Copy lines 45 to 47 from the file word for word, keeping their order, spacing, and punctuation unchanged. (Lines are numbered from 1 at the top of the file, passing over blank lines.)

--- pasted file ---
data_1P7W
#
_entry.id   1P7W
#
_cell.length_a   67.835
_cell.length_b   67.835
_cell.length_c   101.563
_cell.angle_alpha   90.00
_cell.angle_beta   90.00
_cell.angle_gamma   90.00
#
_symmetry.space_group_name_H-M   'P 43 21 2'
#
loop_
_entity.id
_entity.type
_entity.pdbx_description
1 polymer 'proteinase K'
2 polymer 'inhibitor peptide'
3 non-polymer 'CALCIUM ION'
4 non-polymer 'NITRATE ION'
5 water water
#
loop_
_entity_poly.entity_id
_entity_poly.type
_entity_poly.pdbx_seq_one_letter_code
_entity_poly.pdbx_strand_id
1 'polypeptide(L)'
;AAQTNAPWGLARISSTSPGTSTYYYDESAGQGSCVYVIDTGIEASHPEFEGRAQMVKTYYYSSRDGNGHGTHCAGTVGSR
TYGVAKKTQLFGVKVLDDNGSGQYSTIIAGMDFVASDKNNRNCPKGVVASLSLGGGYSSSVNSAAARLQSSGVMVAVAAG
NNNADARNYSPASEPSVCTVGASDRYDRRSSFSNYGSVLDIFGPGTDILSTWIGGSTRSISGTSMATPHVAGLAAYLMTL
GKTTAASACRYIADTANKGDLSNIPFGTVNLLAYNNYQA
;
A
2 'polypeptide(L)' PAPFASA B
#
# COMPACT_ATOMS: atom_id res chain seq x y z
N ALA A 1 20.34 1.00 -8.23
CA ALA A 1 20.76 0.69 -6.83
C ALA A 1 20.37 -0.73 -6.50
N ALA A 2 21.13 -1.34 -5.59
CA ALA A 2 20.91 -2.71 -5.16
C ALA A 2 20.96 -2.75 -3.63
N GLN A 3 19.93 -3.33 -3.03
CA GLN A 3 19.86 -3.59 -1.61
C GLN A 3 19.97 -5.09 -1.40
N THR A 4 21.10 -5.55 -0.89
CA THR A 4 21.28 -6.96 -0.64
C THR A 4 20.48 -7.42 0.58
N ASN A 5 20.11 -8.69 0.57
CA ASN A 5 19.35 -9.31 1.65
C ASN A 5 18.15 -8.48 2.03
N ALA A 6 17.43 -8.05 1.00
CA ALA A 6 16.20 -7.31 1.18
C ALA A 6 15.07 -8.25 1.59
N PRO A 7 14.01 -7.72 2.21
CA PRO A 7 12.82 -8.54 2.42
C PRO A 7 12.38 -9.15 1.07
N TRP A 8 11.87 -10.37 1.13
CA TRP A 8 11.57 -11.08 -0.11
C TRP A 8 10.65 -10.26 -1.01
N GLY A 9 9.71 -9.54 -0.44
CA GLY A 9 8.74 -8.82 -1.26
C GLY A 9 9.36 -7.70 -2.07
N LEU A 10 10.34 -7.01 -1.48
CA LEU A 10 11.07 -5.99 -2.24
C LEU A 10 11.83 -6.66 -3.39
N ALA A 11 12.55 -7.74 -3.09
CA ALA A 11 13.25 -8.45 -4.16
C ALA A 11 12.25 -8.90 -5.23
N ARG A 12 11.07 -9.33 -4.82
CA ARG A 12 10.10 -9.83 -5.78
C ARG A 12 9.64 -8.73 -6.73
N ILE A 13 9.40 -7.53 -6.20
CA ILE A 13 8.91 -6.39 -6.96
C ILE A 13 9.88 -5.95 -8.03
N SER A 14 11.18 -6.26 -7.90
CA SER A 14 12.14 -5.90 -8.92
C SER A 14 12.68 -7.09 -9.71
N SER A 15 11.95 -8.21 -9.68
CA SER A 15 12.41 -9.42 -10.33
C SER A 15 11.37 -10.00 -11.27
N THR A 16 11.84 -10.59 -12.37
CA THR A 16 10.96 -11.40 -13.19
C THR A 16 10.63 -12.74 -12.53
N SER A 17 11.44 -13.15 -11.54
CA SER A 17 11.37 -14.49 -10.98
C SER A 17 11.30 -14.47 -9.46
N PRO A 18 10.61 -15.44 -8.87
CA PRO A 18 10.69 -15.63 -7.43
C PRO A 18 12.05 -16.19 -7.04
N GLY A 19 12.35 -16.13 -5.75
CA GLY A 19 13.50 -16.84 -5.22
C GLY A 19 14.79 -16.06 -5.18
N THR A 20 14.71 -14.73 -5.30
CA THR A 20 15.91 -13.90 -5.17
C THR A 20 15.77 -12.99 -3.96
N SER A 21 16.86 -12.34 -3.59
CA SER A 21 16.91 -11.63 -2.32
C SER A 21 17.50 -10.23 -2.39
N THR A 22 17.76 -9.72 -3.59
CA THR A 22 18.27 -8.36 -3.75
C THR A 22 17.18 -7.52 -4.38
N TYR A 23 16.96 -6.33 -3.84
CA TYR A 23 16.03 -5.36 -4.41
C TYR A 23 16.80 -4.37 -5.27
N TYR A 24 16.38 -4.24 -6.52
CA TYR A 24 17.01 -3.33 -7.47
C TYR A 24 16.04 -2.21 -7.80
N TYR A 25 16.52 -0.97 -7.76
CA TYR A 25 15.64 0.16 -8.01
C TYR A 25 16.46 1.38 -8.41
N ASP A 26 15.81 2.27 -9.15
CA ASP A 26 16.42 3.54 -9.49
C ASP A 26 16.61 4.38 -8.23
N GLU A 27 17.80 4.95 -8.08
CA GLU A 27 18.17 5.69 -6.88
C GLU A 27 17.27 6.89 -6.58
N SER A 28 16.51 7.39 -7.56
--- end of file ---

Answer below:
N GLN A 3 19.93 -3.33 -3.03
CA GLN A 3 19.86 -3.59 -1.61
C GLN A 3 19.97 -5.09 -1.40